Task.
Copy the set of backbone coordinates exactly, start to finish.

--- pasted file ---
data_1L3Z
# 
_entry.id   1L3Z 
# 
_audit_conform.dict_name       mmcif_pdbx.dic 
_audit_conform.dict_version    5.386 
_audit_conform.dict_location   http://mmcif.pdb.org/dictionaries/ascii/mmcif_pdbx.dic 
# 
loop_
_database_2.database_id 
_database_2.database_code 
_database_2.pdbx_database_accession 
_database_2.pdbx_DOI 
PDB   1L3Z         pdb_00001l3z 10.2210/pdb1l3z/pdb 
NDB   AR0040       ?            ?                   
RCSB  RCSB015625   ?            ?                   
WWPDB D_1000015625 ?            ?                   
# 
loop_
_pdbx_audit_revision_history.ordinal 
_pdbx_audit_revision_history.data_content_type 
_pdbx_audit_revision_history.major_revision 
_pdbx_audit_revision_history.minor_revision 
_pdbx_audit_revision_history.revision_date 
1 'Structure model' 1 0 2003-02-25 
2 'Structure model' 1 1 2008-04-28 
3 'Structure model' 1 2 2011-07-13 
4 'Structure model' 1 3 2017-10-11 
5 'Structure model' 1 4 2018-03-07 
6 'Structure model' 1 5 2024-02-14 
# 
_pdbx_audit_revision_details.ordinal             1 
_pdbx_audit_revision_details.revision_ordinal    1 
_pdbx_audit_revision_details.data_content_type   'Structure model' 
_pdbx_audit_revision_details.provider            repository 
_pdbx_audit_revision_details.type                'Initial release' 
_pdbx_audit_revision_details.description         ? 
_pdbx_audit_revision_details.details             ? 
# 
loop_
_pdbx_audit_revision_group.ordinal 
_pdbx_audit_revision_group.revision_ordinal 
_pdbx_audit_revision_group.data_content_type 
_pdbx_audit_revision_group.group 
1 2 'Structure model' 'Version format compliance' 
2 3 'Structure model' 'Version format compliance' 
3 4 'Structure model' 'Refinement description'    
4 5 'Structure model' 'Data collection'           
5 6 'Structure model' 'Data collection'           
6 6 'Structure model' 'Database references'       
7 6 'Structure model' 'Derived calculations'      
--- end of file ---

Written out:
data_1L3Z
# 
_entry.id   1L3Z 
# 
_audit_conform.dict_name       mmcif_pdbx.dic 
_audit_conform.dict_version    5.386 
_audit_conform.dict_location   http://mmcif.pdb.org/dictionaries/ascii/mmcif_pdbx.dic 
# 
loop_
_database_2.database_id 
_database_2.database_code 
_database_2.pdbx_database_accession 
_database_2.pdbx_DOI 
PDB   1L3Z         pdb_00001l3z 10.2210/pdb1l3z/pdb 
NDB   AR0040       ?            ?                   
RCSB  RCSB015625   ?            ?                   
WWPDB D_1000015625 ?            ?                   
# 
loop_
_pdbx_audit_revision_history.ordinal 
_pdbx_audit_revision_history.data_content_type 
_pdbx_audit_revision_history.major_revision 
_pdbx_audit_revision_history.minor_revision 
_pdbx_audit_revision_history.revision_date 
1 'Structure model' 1 0 2003-02-25 
2 'Structure model' 1 1 2008-04-28 
3 'Structure model' 1 2 2011-07-13 
4 'Structure model' 1 3 2017-10-11 
5 'Structure model' 1 4 2018-03-07 
6 'Structure model' 1 5 2024-02-14 
# 
_pdbx_audit_revision_details.ordinal             1 
_pdbx_audit_revision_details.revision_ordinal    1 
_pdbx_audit_revision_details.data_content_type   'Structure model' 
_pdbx_audit_revision_details.provider            repository 
_pdbx_audit_revision_details.type                'Initial release' 
_pdbx_audit_revision_details.description         ? 
_pdbx_audit_revision_details.details             ? 
# 
loop_
_pdbx_audit_revision_group.ordinal 
_pdbx_audit_revision_group.revision_ordinal 
_pdbx_audit_revision_group.data_content_type 
_pdbx_audit_revision_group.group 
1 2 'Structure model' 'Version format compliance' 
2 3 'Structure model' 'Version format compliance' 
3 4 'Structure model' 'Refinement description'    
4 5 'Structure model' 'Data collection'           
5 6 'Structure model' 'Data collection'           
6 6 'Structure model' 'Database references'       
7 6 'Structure model' 'Derived calculations'      